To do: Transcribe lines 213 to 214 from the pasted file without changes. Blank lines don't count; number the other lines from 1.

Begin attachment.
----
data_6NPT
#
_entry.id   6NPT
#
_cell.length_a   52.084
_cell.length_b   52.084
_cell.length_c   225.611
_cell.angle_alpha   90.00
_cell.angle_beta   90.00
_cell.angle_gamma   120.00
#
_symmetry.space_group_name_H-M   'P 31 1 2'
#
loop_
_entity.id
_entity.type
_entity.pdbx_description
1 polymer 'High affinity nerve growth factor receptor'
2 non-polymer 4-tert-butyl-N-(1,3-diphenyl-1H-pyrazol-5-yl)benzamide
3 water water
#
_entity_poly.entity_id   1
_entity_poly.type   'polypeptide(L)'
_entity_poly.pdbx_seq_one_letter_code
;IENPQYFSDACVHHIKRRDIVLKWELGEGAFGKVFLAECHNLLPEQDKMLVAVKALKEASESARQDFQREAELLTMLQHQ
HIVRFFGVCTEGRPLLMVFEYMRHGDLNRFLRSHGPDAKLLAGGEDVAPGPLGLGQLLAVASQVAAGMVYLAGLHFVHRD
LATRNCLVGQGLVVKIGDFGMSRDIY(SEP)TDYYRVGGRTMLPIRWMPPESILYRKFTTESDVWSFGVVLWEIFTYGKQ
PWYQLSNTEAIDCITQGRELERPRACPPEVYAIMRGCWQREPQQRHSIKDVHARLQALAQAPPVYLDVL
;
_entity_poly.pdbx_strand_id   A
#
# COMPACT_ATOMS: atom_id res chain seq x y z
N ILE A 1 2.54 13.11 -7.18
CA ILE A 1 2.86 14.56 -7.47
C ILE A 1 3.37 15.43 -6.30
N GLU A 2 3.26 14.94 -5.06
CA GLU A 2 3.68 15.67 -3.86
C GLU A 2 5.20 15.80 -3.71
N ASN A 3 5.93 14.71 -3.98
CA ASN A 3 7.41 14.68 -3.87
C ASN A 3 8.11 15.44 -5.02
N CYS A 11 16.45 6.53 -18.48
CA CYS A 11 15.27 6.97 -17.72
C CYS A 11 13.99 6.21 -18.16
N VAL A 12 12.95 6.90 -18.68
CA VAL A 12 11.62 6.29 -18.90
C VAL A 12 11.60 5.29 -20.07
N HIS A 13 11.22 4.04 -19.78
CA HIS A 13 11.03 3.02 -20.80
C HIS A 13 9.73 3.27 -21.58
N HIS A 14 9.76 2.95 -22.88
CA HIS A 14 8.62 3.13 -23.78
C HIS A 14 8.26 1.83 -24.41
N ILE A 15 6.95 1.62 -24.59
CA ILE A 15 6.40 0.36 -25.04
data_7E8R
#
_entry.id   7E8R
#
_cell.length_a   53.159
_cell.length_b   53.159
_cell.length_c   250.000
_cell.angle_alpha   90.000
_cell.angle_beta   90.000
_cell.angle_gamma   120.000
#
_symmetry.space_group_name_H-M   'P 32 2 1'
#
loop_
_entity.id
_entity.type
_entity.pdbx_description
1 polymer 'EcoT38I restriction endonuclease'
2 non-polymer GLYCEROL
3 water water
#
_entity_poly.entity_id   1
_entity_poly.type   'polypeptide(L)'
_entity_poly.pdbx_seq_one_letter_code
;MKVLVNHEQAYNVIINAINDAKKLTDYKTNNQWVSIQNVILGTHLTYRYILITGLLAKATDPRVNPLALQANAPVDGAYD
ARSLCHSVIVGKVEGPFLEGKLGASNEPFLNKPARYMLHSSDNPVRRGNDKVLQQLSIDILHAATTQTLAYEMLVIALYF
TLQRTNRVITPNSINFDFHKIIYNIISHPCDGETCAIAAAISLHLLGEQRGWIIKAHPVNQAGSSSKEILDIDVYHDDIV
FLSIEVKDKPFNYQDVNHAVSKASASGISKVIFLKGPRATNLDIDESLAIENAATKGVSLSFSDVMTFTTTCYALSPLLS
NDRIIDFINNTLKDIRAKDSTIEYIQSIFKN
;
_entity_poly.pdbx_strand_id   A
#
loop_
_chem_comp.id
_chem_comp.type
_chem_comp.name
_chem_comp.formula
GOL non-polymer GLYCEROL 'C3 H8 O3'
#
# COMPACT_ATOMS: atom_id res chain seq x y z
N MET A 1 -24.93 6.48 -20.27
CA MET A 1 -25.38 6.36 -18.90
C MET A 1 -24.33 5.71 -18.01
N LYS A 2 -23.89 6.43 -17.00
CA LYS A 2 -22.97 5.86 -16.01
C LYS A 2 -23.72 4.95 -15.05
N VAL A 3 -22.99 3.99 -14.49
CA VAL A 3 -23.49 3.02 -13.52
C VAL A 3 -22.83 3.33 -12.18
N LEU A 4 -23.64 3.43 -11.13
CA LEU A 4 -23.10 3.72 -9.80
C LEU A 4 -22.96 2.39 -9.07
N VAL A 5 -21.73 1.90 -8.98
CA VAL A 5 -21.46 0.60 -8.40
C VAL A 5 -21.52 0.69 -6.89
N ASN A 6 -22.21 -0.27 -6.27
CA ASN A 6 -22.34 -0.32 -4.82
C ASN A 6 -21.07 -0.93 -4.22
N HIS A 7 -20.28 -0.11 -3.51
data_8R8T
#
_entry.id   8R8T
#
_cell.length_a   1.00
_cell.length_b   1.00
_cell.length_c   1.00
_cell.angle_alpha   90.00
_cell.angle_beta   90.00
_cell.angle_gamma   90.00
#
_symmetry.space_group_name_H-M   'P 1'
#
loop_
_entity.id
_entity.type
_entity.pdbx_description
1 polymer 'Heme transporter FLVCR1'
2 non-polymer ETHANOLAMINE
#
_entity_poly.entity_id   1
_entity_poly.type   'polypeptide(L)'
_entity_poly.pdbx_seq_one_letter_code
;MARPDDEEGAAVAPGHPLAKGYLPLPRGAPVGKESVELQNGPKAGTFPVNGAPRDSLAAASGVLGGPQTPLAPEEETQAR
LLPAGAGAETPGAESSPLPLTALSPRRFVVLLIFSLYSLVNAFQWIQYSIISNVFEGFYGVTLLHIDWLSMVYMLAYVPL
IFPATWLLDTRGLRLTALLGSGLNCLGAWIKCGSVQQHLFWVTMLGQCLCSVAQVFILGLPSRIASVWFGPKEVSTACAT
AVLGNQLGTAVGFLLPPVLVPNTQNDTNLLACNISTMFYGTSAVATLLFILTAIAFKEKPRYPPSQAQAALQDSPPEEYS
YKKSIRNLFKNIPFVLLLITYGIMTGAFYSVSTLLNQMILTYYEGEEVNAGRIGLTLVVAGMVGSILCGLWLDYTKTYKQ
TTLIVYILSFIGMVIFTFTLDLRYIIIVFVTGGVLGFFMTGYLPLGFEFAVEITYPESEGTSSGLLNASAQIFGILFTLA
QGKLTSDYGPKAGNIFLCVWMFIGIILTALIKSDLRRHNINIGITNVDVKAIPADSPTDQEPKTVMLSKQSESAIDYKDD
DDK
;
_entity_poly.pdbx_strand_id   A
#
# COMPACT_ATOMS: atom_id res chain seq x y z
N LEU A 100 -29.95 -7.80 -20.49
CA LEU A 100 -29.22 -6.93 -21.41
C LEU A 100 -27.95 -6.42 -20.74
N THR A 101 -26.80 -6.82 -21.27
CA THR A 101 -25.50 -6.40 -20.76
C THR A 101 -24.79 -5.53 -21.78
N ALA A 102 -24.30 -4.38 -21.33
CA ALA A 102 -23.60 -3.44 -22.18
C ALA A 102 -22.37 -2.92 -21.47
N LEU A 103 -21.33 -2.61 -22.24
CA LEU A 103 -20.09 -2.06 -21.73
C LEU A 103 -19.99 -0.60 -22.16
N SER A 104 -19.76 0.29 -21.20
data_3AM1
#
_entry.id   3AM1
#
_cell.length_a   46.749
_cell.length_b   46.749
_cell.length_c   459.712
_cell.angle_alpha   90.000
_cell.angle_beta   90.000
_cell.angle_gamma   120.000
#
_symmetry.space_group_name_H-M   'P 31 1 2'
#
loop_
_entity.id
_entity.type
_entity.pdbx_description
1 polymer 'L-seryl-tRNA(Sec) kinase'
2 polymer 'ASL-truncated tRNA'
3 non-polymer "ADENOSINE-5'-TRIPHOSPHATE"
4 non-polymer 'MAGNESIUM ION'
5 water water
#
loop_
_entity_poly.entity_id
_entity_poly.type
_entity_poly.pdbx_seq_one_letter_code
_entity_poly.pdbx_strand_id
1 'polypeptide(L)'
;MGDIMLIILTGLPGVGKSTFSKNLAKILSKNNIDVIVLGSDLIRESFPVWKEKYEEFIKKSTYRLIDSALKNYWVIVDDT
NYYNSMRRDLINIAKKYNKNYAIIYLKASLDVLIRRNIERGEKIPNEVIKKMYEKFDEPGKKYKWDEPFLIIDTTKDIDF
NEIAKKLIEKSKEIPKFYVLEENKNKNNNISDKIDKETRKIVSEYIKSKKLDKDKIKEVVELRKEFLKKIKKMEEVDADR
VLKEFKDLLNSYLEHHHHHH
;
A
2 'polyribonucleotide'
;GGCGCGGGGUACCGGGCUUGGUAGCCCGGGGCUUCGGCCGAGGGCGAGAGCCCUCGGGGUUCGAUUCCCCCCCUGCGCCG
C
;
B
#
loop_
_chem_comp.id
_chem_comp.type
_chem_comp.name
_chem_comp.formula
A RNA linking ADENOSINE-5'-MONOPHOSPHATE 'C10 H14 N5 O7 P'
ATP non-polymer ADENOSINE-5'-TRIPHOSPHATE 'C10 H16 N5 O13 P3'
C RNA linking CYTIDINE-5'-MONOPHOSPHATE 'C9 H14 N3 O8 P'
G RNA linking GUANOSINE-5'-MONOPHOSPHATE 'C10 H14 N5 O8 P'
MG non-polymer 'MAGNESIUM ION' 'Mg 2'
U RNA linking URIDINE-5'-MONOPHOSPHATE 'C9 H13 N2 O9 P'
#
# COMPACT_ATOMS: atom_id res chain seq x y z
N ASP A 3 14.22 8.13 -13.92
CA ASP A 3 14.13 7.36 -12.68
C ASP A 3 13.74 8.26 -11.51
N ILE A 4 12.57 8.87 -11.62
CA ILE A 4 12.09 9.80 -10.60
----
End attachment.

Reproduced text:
MG non-polymer 'MAGNESIUM ION' 'Mg 2'
U RNA linking URIDINE-5'-MONOPHOSPHATE 'C9 H13 N2 O9 P'